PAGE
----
3 3 In addition, although there has been interest in attitudes as an outcome in social identity research (i.e., stereotypes and prejudice), attitudes and attitudinal phenomena have not been an explicit or central focus in social identity research and, as a result, are somewhat understudied and under-theorised. Social identity researchers largely mention attitudes only in passing. In this chapter, we argue that although attitudes have an intra-individual dimension, they are socially formed, socially configured and socially enacted. That is, we acquire our attitudes from others, they are mutated in social interaction, and their expression in discourse and action is framed by the social context. As argued by Sherif, man s socialization is revealed mainly in his attitudes formed in relation to the values or norms of his reference group or groups (1936, p. 203). Attitudes are grounded in social consensus defined by group membership many, if not most, of our attitudes reflect and even define the groups that we belong to or identify with. Attitude phenomena are impacted significantly by social identity processes they are socially structured and grounded in social consensus, group memberships, and social identities. Our approach to attitudes situates attitudes within a more elaborated analysis of the social context, a context in which socio-historical, socio-structural, and ideological factors impact upon the formation, stability, and expression of attitudes. In this chapter, we outline the advantages of a social identity approach to attitudes, emphasizing the contribution of such an approach to our understanding of attitudes and attitudinal phenomena and describing theory and reviewing research conducted primarily within our own extended research group over the past 10 to 15 years. First, we provide a brief overview of the social identity approach and focus on what it has to say about attitudes how attitudes are embedded in descriptive and prescriptive group prototypes, how attitudes become group normative, how social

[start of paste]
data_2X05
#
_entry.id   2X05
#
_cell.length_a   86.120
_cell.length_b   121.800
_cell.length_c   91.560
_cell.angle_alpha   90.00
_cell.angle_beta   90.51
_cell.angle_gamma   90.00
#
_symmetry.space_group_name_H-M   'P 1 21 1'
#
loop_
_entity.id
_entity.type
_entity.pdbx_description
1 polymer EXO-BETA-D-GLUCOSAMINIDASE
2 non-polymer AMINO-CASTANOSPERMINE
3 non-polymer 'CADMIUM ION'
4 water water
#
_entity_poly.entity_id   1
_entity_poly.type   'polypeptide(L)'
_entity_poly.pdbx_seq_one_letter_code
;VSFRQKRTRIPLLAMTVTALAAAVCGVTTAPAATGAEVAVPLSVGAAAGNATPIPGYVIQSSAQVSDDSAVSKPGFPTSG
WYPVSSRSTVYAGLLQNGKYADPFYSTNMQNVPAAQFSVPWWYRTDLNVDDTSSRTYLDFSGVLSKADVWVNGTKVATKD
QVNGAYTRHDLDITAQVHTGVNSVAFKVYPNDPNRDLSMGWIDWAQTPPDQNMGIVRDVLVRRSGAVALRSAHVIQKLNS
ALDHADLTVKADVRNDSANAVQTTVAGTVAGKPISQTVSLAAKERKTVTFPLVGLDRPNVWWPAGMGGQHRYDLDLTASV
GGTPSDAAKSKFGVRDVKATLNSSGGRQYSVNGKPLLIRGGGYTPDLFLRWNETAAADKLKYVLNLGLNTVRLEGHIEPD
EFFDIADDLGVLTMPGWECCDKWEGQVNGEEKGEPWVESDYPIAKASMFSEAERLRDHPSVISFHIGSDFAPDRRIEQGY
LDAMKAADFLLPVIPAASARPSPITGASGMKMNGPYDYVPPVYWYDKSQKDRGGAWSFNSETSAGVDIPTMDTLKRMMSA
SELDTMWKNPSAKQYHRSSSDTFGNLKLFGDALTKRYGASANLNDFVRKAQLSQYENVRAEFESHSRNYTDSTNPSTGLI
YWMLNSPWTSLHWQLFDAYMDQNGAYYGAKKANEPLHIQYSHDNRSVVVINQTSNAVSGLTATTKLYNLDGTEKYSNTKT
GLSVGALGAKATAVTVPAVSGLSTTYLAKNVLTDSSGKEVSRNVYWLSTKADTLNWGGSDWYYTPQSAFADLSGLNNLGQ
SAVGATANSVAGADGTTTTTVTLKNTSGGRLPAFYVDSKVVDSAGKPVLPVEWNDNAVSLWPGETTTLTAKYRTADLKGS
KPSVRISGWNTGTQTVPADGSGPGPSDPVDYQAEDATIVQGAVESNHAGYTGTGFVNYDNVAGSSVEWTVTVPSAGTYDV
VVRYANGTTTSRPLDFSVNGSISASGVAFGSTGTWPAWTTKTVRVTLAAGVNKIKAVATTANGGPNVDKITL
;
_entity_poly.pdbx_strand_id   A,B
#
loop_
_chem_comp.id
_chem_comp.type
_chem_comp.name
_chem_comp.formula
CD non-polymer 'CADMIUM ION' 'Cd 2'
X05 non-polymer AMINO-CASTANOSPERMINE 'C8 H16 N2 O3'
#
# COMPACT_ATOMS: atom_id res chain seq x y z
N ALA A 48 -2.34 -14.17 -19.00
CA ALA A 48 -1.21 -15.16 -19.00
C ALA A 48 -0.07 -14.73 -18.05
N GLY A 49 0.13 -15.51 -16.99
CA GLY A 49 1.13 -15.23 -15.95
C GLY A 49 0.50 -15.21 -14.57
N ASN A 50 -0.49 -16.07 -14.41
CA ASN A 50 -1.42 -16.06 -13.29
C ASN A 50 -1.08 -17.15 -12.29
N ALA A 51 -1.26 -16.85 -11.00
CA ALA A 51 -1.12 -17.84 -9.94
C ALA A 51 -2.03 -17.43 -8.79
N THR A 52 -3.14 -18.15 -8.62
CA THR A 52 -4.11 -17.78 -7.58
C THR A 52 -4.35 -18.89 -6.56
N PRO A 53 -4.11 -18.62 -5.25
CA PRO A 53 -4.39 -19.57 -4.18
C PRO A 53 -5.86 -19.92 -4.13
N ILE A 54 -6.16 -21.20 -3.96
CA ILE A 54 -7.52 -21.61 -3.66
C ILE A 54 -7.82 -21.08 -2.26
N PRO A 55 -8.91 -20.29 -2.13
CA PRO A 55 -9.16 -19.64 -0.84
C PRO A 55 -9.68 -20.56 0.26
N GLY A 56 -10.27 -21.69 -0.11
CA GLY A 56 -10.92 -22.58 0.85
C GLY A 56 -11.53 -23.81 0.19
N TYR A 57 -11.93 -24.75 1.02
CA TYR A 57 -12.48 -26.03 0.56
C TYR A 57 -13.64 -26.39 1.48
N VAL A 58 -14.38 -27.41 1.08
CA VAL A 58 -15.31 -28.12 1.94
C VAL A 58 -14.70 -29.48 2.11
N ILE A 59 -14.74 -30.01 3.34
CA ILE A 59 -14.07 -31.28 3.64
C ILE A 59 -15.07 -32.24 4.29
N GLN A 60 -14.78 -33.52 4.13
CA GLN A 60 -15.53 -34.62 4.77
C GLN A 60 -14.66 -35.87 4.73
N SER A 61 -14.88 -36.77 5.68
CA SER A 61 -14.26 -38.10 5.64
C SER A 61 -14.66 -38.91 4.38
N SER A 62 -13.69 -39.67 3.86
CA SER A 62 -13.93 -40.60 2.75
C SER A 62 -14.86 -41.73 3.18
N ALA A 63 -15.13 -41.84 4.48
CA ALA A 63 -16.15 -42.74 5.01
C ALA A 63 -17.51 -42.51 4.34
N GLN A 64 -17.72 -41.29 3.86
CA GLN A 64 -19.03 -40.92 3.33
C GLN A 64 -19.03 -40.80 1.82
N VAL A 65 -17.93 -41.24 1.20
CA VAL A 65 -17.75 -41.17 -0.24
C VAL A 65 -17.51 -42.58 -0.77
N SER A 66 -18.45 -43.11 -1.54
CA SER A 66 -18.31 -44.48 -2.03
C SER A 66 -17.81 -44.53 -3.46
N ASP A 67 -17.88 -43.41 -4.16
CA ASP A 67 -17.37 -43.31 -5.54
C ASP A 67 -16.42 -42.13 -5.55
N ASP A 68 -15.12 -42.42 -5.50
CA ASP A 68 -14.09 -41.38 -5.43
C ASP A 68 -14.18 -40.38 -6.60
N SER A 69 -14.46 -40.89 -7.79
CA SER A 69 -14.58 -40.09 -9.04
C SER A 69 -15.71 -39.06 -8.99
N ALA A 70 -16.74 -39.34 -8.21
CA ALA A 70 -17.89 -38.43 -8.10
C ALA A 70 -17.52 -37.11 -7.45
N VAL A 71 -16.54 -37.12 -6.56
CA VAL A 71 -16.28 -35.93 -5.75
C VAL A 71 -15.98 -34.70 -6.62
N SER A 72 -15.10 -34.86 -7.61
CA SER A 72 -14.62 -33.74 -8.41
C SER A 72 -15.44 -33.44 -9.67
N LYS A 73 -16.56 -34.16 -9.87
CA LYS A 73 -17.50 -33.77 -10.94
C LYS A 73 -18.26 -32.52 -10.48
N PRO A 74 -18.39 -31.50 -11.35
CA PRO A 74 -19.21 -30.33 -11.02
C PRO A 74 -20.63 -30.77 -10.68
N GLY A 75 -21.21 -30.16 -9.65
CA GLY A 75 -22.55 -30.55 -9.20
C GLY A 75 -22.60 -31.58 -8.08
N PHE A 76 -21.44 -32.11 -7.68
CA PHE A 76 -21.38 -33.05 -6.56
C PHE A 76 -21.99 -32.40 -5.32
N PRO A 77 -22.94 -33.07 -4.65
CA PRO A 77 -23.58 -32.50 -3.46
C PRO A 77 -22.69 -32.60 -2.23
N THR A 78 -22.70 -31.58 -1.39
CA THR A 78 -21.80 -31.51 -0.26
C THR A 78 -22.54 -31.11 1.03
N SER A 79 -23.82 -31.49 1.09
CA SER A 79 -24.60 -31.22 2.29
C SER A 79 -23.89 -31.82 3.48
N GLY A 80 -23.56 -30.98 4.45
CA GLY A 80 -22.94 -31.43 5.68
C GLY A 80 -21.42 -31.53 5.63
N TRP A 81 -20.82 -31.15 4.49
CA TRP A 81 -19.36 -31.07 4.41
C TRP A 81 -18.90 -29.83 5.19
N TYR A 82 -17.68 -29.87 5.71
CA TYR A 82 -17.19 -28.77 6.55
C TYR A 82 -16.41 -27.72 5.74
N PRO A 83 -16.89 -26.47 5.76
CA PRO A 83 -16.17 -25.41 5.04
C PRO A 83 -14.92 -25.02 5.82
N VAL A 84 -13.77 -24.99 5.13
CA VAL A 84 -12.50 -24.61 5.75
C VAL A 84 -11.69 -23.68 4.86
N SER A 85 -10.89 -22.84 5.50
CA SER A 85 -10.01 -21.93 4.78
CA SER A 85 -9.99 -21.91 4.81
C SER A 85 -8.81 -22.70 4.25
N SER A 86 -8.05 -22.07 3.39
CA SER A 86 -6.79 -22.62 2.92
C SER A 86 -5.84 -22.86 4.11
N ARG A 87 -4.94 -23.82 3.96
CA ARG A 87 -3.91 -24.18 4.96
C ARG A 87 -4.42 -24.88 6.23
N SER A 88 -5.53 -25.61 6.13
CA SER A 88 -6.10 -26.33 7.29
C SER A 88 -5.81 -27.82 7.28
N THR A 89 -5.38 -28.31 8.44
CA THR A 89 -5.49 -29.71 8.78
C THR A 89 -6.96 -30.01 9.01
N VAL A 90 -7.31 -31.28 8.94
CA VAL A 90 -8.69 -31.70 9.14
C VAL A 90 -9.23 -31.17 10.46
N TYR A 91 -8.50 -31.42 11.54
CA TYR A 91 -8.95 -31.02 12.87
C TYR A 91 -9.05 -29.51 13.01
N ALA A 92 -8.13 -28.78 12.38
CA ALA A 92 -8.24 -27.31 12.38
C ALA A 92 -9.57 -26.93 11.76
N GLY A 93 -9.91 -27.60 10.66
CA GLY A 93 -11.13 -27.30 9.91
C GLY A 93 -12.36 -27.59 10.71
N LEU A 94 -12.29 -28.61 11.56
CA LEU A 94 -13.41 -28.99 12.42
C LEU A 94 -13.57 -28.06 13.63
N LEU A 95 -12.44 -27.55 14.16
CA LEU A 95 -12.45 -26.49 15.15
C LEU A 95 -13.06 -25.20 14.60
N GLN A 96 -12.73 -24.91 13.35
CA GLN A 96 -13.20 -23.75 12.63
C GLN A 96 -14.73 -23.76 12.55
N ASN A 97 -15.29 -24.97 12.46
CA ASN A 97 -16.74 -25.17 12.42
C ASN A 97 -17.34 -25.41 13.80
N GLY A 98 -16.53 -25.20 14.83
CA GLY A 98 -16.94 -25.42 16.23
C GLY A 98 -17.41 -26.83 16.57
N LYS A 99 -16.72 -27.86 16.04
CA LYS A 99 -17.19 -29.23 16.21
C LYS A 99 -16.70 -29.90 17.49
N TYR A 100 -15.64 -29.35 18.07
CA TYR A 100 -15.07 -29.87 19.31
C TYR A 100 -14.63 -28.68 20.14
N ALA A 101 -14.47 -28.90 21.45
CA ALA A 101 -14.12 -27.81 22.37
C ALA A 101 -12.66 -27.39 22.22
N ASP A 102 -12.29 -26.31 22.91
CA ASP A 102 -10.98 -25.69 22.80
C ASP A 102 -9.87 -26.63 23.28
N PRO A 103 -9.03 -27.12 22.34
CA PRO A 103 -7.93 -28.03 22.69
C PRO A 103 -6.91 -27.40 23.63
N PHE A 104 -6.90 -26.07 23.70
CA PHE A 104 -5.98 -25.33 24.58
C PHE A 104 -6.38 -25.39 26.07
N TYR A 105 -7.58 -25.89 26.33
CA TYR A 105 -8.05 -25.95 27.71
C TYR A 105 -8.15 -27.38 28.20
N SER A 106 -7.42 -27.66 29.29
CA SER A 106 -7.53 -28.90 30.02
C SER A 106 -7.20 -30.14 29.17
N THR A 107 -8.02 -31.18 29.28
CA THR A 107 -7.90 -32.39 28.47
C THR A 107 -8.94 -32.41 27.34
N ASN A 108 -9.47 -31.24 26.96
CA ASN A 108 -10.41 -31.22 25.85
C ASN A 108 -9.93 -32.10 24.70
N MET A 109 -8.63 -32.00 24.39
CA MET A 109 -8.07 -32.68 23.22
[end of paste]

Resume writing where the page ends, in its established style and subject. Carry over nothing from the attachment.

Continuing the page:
4 4 categorization of self assigns group attitudes to self via depersonalization, how social identity processes underpin influence in groups and the development of norms. We then discuss a social identity analysis of attitude change and persuasion. Shared group membership between the source of the message and the recipient of the message has an important impact on the effectiveness of persuasive appeals and attitude change attempts these processes are dependent on salient group memberships and social identities. Moreover, this shared identity can have direct effects on attitude change, as in the case of group polarization and prototypical leaders (see e.g., Hogg & van Knippenberg, 2003), and indirect effects, as in the case of vicarious dissonance (Cooper & Hogg, in press) and minority influence. In this section, we discuss research, based partly on our own work, on referent informational influence theory, group polarization, leadership, and vicarious dissonance processes. We also discuss the relationship between people s attitudes and their behaviour put simply, when do attitudes translate into action? More importantly, it is critical to understand the processes involved in translating collective attitudes into collective action that is, which factors encourage social mobilization. Our emphasis will be on more recent research from our lab that speaks to these issues. We will review evidence demonstrating that strategic concerns that is, whether one s attitudes and actions will be visible to others influence the expression of group-normative behaviour and attitude-behaviour consistency (Smith, Terry, & Hogg, in press, 2006). We also discuss the way in which self-relevant uncertainty (Hogg, in press) influences the extent to which individuals alter their attitudes and their actions to be in line with group norms (Smith, Hogg, Martin, & Terry, 2006). The chapter concludes with a summary, a balanced assessment of the contribution of social identity theory, and a road map for future directions.